I had mentioned that I also like to use the pre-championship weekend to experiment, and in this case it was a need to refresh my memory. I’ve always said the Pebble Beach, while gorgeous, is built entirely on the wrong coast, for the simple reason that afternoon and evening sunlight comes from the west, over the ocean, but the 8th, 9th, 10th and 18th fairways—the most scenic ones, are the ones with a view of the Pacific. Which is fine until you realize that the 8th, 9th and 10th are roped off to the left of the hole as it’s played, and the 18th is roped to the right. Meaning, if you are only allowed to venture an arm’s(ish)-length from the rope line, that means your only shot in the afternoon is directly into the water, with the sun behind the golfer and not over your shoulder. Good-bye, blue skies. So long, deep blue sea. All you get is a gleaming mass of blown-out highlights.
There is one bright spot to all of this—or, more accurately, about a million of them. A descending sun in the west, over the water, means highlights glinting off it, directly behind the golfer, on the 9th and 10th, for an hour or two every afternoon. if you can take advantage of that, well, maybe you can walk away with a picture. And it was for that reason, and that reason alone, that I packed an old Canon FD 500mm f8 mirror lens (which works with my Sony A9 system with an FD-E-mount adapter) for the trip. The lens’ design yields the signature “donuts” of out-of-focus highlights, and if a golfer hits it in the right place in the fairway, at the right time of day, there certainly is a picture to be made. And so on that tranquil first Saturday I walked back out to the 9th in the late afternoon, just to see if my memories of the last time I’d been at Pebble, over a decade ago, were accurate, and that this whole idea could work. I fully intended to shoot what amounted to a test, and come back later in the week during competition days to make something different from everybody else.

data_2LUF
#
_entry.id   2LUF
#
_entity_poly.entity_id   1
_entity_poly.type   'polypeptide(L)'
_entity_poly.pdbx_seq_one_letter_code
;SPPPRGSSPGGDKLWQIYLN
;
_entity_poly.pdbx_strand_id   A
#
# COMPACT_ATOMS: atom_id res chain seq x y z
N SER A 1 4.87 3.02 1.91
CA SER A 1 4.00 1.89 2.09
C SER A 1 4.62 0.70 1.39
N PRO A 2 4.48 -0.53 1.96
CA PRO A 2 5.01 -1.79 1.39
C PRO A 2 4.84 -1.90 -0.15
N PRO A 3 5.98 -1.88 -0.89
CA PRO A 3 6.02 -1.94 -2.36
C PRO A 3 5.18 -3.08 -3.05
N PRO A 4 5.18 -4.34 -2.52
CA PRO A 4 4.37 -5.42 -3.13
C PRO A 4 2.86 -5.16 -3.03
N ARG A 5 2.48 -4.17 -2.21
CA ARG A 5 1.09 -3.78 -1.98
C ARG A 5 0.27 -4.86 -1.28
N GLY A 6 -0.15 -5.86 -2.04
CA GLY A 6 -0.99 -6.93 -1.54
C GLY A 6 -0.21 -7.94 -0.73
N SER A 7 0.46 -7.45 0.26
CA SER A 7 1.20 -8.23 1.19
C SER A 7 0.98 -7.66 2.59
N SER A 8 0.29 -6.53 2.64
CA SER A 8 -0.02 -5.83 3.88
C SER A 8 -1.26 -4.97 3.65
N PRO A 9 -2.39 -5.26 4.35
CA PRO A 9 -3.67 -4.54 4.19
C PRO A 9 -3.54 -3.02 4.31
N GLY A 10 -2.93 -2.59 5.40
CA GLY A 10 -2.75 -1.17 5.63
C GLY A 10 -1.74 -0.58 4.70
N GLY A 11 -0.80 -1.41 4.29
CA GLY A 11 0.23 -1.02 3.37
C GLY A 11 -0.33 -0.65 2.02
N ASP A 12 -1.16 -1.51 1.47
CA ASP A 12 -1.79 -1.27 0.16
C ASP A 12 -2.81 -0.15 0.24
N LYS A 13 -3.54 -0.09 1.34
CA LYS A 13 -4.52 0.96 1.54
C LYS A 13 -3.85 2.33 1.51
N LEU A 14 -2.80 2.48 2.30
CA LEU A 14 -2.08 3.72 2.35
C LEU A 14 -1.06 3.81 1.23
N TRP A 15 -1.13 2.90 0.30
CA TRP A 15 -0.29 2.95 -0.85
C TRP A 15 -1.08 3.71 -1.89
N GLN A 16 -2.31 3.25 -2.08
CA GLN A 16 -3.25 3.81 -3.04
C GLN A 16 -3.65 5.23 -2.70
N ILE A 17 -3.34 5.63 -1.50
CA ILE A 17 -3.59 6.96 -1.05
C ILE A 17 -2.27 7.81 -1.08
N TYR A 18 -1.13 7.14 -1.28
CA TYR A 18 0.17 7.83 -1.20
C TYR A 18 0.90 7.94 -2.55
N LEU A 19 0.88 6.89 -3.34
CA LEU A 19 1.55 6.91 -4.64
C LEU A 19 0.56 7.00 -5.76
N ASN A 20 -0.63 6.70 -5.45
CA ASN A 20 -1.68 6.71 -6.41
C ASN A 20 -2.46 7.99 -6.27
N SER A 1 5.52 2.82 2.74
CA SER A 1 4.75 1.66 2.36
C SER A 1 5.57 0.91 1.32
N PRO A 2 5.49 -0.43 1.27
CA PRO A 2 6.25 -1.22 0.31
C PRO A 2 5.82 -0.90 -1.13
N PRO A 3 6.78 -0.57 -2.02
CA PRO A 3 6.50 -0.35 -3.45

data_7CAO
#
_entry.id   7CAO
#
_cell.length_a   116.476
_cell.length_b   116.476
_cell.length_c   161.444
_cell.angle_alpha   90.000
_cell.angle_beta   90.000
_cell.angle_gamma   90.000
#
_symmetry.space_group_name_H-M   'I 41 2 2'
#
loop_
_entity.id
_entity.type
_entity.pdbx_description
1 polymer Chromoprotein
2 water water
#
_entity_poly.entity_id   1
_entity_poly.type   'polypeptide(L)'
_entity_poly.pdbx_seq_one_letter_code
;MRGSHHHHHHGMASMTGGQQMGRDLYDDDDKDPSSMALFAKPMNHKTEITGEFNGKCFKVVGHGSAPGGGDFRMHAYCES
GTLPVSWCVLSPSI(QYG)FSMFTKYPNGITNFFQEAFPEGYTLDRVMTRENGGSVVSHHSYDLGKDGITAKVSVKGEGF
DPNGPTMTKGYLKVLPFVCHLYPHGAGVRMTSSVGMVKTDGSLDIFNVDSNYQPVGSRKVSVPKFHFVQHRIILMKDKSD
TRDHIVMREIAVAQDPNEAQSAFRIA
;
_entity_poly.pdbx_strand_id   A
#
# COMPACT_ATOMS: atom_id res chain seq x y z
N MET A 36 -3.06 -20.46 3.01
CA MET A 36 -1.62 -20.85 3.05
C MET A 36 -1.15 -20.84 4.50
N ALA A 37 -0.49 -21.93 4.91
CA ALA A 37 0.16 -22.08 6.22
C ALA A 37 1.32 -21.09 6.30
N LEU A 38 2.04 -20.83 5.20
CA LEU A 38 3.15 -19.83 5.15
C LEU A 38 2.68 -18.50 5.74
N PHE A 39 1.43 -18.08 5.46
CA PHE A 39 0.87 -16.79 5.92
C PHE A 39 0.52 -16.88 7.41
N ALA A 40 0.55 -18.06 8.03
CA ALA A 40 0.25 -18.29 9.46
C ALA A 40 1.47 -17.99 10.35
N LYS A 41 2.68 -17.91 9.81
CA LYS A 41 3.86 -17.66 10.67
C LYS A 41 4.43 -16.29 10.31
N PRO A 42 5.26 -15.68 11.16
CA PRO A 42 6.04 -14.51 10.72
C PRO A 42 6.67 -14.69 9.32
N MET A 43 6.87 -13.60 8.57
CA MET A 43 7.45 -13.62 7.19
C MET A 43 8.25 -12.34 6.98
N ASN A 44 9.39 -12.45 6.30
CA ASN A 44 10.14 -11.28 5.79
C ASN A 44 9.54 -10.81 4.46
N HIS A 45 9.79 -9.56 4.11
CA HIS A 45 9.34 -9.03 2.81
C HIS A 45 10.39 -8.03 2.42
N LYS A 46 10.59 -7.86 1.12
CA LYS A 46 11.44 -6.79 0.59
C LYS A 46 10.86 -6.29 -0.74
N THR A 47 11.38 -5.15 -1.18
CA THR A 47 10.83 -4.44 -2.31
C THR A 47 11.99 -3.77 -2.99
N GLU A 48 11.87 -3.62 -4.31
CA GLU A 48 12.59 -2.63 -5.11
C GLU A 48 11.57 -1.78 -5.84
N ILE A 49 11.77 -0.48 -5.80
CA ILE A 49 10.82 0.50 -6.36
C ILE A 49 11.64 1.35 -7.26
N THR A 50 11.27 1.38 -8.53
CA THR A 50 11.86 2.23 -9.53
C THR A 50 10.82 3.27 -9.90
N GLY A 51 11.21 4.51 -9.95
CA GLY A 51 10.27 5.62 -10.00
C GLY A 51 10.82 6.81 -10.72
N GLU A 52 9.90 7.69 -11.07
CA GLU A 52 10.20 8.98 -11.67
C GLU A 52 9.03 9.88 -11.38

Golfer Hayden Shieh happened to be playing the ninth as I waited, and he also happened to hit it in the perfect spot. Exposing for the full sun (and then some) to keep the highlights intact, I shot a couple of frames of him as he followed through on his second shot. I got a little lucky with the frame below, but sometimes I like to think that as a photographer, you tend to make your own luck.